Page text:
The best article in my humble opinion was the one by Eugene Merrill of Dallas Theological Seminary, He goes through every salient Hebrew Bible text about holy war (herem) and concludes that God's call for the destruction of these communites was a unique time in history when God was executing judgment on historically oppressive, repressive societies in opposition to the Noachide commandments. He gives the following reasons: 1) the stubbornness of the Canaanites in their persistence in idolatry, child sacrifice, and their opposition to the revealed will of God, 2) because this was a special time in history when the people of Israel were emerging as God's chosen instrument to bring salvation and judgment to the nations (3 to bring Israel into the promised land and to prepare them for the coming of their Messiah (4 to show them that the Most High is sovereign over the kingdoms of men and 5) to remove communities that would continue to oppress God's people and to tempt them toward idolatry and sin. Never mind that Israel didn't obey God completely, the article deals with the theological reasons for OT holy war.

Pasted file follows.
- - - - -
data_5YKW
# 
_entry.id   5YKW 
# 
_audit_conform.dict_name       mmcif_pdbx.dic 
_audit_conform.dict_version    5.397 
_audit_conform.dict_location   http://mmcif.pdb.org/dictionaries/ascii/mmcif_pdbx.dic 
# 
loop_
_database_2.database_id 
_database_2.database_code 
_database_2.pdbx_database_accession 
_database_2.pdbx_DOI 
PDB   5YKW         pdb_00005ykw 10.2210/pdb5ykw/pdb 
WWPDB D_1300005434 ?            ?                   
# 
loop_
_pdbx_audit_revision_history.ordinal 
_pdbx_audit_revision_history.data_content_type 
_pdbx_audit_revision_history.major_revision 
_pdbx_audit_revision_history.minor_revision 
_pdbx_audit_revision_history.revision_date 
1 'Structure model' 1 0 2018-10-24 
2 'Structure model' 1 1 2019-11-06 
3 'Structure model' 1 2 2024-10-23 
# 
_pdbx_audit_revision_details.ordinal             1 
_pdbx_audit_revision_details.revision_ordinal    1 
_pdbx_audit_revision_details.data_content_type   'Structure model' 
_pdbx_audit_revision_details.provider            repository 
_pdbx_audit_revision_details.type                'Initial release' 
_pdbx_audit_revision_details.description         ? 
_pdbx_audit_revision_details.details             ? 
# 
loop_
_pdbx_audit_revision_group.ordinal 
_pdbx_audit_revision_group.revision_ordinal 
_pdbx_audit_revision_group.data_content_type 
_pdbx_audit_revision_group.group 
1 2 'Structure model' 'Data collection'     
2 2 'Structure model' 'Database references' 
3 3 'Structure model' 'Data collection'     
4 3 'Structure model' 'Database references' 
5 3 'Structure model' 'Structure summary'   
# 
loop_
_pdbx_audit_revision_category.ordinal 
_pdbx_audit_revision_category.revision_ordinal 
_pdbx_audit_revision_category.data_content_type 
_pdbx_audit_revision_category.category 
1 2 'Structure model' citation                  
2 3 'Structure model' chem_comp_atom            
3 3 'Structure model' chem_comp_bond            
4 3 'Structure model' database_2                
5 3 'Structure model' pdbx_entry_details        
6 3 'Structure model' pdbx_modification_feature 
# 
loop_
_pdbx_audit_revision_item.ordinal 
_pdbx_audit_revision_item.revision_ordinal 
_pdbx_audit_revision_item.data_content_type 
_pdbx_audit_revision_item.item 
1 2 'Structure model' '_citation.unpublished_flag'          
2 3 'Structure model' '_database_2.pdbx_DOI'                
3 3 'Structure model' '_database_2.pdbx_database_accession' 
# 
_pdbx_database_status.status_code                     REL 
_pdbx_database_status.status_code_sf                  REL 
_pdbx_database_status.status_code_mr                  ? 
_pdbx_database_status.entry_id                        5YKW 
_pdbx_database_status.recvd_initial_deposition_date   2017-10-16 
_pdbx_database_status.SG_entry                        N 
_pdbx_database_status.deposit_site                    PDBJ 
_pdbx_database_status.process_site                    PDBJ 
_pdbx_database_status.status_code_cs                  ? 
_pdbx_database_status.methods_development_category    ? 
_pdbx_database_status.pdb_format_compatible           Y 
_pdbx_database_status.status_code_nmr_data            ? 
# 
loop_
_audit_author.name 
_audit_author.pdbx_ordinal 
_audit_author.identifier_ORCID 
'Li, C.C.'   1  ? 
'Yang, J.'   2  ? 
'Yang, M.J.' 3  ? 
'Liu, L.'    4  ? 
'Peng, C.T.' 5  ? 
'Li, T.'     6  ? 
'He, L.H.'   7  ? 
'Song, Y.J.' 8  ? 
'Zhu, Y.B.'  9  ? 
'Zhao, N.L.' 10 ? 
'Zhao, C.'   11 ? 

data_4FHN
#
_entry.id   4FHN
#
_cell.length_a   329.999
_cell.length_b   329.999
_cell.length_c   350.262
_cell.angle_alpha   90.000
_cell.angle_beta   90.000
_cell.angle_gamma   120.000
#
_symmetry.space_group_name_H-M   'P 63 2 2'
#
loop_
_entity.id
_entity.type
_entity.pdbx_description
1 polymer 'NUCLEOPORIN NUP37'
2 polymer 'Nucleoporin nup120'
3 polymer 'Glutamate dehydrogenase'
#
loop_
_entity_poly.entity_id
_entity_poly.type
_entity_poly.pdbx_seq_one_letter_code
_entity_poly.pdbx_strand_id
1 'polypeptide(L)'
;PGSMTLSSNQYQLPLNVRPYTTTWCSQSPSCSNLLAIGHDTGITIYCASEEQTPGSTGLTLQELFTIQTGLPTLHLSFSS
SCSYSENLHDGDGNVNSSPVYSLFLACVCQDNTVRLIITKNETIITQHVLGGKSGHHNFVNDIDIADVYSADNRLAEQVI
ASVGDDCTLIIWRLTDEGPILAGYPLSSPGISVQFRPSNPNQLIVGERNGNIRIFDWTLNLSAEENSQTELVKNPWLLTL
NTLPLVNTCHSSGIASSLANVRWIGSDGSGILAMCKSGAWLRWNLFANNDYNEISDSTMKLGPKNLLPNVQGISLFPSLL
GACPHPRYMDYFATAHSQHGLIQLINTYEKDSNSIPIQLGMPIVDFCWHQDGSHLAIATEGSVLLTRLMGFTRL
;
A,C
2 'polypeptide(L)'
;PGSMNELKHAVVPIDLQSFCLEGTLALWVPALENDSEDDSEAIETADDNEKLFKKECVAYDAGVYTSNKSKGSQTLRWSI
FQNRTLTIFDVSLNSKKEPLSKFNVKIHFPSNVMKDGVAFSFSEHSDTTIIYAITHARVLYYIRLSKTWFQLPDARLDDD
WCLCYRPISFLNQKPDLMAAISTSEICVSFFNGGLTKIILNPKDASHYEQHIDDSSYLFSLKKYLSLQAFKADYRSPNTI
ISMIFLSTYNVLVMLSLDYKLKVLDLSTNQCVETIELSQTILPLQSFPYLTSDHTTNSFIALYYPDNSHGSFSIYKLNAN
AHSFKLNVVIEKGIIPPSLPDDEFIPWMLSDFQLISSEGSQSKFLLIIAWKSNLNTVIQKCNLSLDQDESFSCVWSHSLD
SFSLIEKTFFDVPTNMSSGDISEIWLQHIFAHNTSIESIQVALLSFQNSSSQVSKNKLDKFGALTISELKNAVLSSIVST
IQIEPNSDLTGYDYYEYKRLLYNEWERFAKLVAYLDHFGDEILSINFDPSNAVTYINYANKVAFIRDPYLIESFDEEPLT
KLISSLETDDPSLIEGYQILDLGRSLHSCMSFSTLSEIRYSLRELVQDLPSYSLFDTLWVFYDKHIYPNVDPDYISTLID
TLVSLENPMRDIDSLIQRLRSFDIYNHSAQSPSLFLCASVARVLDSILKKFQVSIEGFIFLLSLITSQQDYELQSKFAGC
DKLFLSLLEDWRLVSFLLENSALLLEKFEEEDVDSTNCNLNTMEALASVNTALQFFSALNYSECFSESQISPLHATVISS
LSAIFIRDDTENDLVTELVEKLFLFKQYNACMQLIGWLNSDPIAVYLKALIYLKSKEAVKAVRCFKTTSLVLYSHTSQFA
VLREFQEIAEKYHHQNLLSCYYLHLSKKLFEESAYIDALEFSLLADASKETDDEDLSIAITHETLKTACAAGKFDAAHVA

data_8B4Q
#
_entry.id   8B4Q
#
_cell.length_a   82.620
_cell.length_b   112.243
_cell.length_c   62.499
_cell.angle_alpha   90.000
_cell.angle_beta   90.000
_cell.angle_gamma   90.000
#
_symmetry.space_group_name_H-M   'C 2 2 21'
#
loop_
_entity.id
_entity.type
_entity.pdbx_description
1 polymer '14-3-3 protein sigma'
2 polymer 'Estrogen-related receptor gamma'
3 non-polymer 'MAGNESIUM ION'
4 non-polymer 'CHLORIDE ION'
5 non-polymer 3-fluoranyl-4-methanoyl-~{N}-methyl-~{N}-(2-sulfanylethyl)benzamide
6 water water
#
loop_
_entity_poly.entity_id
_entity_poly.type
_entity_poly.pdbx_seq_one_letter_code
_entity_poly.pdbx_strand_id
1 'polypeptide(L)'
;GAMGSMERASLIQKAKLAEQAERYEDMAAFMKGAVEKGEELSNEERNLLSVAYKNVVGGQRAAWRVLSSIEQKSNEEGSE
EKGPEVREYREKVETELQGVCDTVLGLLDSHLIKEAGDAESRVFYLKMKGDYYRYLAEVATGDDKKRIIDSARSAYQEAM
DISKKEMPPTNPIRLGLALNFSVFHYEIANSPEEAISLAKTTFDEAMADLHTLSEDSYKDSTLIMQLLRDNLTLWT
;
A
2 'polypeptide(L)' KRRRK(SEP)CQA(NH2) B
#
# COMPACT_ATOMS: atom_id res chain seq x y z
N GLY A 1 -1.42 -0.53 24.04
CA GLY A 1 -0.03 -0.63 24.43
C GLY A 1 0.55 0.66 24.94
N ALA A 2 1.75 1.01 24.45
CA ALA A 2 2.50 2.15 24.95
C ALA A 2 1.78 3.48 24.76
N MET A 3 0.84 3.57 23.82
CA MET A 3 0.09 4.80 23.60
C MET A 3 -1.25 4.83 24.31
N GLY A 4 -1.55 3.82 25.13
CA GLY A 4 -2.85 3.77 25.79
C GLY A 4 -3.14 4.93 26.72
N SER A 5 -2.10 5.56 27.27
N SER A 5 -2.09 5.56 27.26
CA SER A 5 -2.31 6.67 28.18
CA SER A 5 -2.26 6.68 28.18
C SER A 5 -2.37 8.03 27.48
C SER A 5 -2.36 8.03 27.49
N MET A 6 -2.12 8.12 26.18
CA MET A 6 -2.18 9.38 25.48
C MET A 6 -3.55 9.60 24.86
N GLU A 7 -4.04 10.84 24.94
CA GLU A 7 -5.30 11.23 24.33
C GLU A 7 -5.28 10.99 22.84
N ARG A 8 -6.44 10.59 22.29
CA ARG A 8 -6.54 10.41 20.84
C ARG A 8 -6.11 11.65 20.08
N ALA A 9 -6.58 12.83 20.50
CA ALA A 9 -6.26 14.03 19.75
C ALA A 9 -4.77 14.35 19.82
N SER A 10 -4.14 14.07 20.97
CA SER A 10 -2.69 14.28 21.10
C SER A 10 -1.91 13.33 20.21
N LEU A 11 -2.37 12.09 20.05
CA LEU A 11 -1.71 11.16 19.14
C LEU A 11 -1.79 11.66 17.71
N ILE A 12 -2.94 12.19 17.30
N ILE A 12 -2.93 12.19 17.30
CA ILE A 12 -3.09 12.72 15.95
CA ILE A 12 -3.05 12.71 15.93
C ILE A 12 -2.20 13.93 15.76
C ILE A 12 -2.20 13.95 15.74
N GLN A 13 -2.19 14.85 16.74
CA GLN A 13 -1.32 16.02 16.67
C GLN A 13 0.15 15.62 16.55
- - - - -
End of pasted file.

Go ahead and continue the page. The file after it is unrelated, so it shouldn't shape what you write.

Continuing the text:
This satisfies the biblical reasoning more than it solves the ethical dilemna, but nevertheless, I found it to be the most compelling discussion in the book, and John Gard and Tremper Longman (two of the other contributors found themselves in substantial agreement with a number of Merrill's arguments).
John Gard (the Missouri Synod Lutheran contributor) ties this topic in with God's eschatological judgment on His enemies. And Tremper Longman says that the NT carries on the Old Testament idea of holy war in the spiritual realm (pointing out Jesus' encounter with the demon world at His first coming).
This was a good book. It satisfied me. I have never really had a problem with the idea of God judging whole civilizations. He is the Lord, He can do what is right in His own eyes. I am just glad that He has given me life and allows me to live in His world.
I should also say that I commend all four writers for noting that this was an unusual time in history and that there is no authorization or word from God to continue this sort of action today. In the book of Revelation, God pours out His wrath on the beast and his minions, but that will be at His initiative.